KISSIMEE, Fla. (NNS) -- Researchers from across the Navy Medicine enterprise presented their findings among peers in military medicine, academia and industry during poster sessions at the 2019 Military Health System Research Symposium (MHSRS), Aug 20 – 21.
Over 150 posters were presented by Navy Medicine, from research labs, military treatment facilities and joint military environments around globe at this session, with topics ranging from mental health studies in the military to best practices in battlefield medicine.
“Each year these sessions, unbelievably get better and better,” said Rear Admiral Bruce Gillingham, director, Medical Resources, Plans and Policy, Office of the Chief of Naval Operations. “As I spend time with these researchers, I’m always impressed with the work they’re doing and how we can use their findings to save lives on the battlefield.”
Lt. Cmdr. Grace Landers of Naval Medical Center Portsmouth was one of the presenters at the poster session. Her research focused on finding the best methods and products to stop the bleed from a wound on the battlefield.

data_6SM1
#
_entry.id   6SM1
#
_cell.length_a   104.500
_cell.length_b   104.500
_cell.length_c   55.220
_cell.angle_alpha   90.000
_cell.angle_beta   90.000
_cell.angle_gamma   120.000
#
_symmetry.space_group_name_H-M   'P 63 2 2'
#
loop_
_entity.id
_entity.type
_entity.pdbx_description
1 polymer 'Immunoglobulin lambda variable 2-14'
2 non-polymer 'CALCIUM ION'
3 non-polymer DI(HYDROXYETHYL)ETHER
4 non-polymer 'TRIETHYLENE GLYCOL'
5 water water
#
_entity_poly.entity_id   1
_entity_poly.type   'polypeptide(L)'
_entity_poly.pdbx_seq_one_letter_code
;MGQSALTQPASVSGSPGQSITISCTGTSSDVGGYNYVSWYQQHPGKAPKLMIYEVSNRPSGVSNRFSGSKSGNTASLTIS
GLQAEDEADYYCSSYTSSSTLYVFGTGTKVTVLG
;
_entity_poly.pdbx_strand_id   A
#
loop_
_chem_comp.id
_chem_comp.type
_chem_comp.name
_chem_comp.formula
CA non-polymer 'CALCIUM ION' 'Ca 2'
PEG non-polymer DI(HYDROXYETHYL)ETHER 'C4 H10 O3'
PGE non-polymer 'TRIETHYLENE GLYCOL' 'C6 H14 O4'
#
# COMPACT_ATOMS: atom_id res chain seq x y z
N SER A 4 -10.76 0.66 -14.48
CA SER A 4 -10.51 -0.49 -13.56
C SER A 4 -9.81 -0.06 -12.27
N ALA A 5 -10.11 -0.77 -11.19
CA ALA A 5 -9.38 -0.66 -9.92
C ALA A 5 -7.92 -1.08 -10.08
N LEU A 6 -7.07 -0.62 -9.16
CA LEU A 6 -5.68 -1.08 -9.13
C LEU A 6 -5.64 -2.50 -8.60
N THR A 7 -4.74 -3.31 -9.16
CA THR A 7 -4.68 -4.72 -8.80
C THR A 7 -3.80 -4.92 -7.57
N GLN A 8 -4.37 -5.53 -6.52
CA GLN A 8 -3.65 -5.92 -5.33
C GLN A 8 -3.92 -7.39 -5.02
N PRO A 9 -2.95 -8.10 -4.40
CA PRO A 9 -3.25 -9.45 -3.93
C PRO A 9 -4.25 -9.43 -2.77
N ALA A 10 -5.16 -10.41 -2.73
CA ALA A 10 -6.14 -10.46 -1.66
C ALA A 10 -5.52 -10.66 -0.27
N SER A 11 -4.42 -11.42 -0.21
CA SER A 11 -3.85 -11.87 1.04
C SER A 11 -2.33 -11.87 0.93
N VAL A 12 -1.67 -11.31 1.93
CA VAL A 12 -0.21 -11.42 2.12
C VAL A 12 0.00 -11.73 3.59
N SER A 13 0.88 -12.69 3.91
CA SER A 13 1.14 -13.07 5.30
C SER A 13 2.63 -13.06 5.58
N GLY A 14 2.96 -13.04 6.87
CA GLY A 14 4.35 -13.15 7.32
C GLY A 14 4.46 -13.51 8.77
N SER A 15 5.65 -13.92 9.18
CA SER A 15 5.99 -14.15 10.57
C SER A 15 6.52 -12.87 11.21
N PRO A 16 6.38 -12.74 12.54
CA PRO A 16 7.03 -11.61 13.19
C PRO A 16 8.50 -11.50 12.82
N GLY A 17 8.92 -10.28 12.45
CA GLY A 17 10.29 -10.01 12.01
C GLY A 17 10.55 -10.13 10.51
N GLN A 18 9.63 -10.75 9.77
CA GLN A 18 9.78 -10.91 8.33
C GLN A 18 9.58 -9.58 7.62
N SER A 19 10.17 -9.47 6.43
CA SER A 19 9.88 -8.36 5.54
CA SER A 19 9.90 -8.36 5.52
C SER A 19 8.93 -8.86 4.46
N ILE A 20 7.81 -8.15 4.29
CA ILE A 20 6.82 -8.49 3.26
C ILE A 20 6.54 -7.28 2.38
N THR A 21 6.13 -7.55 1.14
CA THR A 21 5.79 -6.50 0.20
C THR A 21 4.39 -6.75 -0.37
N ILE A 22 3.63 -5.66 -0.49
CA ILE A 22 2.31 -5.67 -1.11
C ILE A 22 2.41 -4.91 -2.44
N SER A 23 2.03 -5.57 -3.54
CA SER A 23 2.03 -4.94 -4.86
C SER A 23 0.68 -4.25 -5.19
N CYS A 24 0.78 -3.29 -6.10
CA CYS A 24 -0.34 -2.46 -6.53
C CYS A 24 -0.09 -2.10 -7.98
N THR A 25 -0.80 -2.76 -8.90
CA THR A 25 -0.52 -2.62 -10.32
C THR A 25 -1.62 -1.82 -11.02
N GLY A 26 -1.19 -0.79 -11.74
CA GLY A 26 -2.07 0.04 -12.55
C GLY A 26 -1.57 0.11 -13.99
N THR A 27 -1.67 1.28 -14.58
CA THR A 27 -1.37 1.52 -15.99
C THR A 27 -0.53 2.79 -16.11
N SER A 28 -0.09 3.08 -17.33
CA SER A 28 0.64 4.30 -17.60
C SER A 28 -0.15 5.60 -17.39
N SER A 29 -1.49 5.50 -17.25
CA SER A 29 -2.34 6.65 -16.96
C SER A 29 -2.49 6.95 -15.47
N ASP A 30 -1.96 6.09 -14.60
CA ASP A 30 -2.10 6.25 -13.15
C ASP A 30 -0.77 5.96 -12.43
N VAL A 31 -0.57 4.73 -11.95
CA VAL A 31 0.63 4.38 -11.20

“In the diverse community that is military medicine, MHSRS is a great opportunity for us to see what everyone is working on,” said Landers. It generates new ideas and brings collaborative efforts to the forefront for all of us.”
Cmdr. David Barrows, of the U.S. Navy Bureau of Medicine and Surgery, presented his work on the Navy Medicine Trauma Strategy. This strategy has prioritized the establishment of trauma centers at military treatment facilities and partnerships with civilian organizations.
MHSRS is the Department of Defense’s premier scientific meeting. It provides a venue for presenting new scientific knowledge resulting from military-unique research and development. The MHSRS is the only military or civilian meeting that focuses specifically on the unique medical needs of the warfighter.
MHSRS provides a collaborative setting for the exchange of information between military providers with deployment experience, research and academic scientists, international partners, and industry on research and related health care initiatives falling under the topic areas of Combat Casualty Care, Military Operational Medicine, Clinical and Rehabilitative Medicine, Medical Simulation and Information Sciences, Military Infectious Diseases, and the Radiation Health Effects.
Navy Medicine is a global health care network of 63,000 personnel that provide health care support to the U.S. Navy, Marine Corps, their families and veterans in high operational tempo environments, at expeditionary medical facilities, medical treatment facilities, hospitals, clinics, hospital ships and research units around the world.
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